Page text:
I ate watermelon when we got home. It reminded me of Dad, of how much he enjoyed watermelon and oranges in his final days. I will miss him calling me by my childhood nickname, miss the fruit he constantly brought us, miss how he adored Hubs, miss the kindness and determination to find the good in this difficult world. I’m glad his suffering has ended and he no longer has to face frustrations, big and small.

10 thoughts on “Farewell to a gentle man and a scholar

  1. it sounds like your dad was surrounded by family and loved ones. you were near by. that is all that matters. may he rest in peace. and thank you, once again, for sharing. *hug*

    • thanks, shy. however difficult it was, i’m glad we had the extra time with him, that we could reciprocate the care he’d given us all our lives, and surround him with love in his final days. *hugs* back, I need all I can get ๐Ÿ˜‰

  2. Jazz, I’m with Hubs on this one (be gentle with yourself). It sounds, as much as such a thing is possible, like a beautiful passing. I love the story the hospice nurse chose to read. And I love you. May your father rest in peace.


    • Linnea, as one who has seen so much death in the past few months and several years, you know the anger and sadness that is inevitable with lung cancer. Even though I knew that was what took my father, those feelings and my own weakness fell away and I focused on being present for him. I want to think he went peacefully, and felt loved, in spite of the other commotion. I want to think he is whole again, in that other place.

      I love you too. And I wish the best for us and the brave souls on our Ark, and the equally brave souls who care for us in ways big and small.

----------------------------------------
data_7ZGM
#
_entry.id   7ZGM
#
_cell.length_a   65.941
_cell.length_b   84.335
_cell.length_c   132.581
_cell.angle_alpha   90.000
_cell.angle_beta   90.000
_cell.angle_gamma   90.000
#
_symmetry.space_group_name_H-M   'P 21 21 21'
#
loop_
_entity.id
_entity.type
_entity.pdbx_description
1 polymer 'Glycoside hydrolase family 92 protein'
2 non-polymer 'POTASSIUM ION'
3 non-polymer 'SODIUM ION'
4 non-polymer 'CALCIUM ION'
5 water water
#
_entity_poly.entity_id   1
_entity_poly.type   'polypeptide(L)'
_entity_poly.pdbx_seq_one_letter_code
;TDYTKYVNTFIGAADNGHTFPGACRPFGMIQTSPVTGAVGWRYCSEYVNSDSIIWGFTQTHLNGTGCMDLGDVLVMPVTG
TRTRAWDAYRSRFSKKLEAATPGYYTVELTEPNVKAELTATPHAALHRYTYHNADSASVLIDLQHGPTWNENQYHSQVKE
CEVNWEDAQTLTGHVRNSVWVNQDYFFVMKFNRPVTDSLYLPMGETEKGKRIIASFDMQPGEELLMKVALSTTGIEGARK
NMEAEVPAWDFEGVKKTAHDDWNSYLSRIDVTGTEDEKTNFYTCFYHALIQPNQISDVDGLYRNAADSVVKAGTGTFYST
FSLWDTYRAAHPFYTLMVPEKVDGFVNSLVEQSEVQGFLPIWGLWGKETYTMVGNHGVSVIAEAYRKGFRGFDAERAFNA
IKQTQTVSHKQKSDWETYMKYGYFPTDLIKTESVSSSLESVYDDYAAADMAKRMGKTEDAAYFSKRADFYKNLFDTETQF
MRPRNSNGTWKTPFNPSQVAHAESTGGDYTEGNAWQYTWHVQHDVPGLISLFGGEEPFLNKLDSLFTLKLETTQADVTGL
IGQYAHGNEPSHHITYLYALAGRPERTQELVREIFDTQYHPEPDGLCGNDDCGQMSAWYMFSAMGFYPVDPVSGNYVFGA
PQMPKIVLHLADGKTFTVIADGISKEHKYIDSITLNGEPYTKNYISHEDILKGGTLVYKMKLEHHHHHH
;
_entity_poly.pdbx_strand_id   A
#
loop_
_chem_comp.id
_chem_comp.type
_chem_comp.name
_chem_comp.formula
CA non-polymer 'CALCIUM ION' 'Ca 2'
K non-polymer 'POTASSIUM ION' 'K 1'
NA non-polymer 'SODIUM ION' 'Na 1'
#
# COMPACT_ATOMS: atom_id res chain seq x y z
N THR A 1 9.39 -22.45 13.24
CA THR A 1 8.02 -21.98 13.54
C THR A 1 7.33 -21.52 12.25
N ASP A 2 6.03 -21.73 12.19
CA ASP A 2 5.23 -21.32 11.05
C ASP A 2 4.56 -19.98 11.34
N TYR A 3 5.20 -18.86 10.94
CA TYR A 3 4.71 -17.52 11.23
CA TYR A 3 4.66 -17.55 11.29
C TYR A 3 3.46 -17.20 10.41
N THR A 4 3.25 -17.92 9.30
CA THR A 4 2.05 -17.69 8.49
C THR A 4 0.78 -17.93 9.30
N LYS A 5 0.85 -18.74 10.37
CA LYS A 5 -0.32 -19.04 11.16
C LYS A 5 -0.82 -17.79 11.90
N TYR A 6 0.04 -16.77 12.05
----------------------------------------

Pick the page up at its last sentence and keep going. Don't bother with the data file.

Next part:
3. I think, no matter how much we do, we find regrets to grind our teeth against. I wasn’t with my mother when she died; her Hospice caretakers had sent me home to make arrangements for her cremation. The last hours of her life, I was on Google getting contact information for a local crematorium and, later, cuddled with my husband on the couch. I was her only daughter. I had moved 900 miles to take care of her, but wasn’t there holding her hand when she breathed her last breath…it still bothers me sometimes, even though the Hospice caretakers made a point of saying sometimes patients waited until they were alone or the room had at least cleared out before finally letting go.

    I hope, in time, rather than take yourself to task for what you did or did not do in his last hour, his final minutes, you reflect and respect yourself as a daughter and the way your relationship changed over all your years together. I love the messages in the story of the dog’s lessons and think it was a beautiful reflection to carry him out of this life.

    And, mostly, I hope for peace and kindness for you.

    • Oh, Angelique, how you clear the clouds once again. Thank you for sharing your story with me. You’re right, there will always be niggling things that we can’t possibly see under duress, things that seem easy or obvious in a normal light. And yes, our relationship only became what it is as I’ve grown older and understood the trials he went through to give us the life we took for granted as kids. Finally, it’s true, I’ve heard so often that people often wait for a moment alone to let go.

      Dad was a vet but he was also artistic. I hope I can create something to commemorate him that might help my Mom a bit…

    • Thanks, Bernie. Big hugs to you. I can only hope there’re good things ahead. This is one of those times when I wish I could take a long backpacking trip and disappear for awhile. Heck, I’d even take just a camping trip! ๐Ÿ˜‰

  4. Jas, don’t beat yourself up. Your dad was aware that it was YOU that was there with him, reading to him, doing whatever was needed for him. Just your mere presence alone meant alot to him. He knew that it’s YOU that has been there for them, and will be there for your mom and I’m sure that gave him peace of mind. He raised a smart, beautiful, kind, generous and loving daughter…he saw and was proud of who his little girl had become. I’m sad to know he’s gone and we’ll miss him. As for that camping trip, come to FL and camp in my guest room anytime, have some quiet time at the beach ๐Ÿ™‚ Love you Cuz, Carol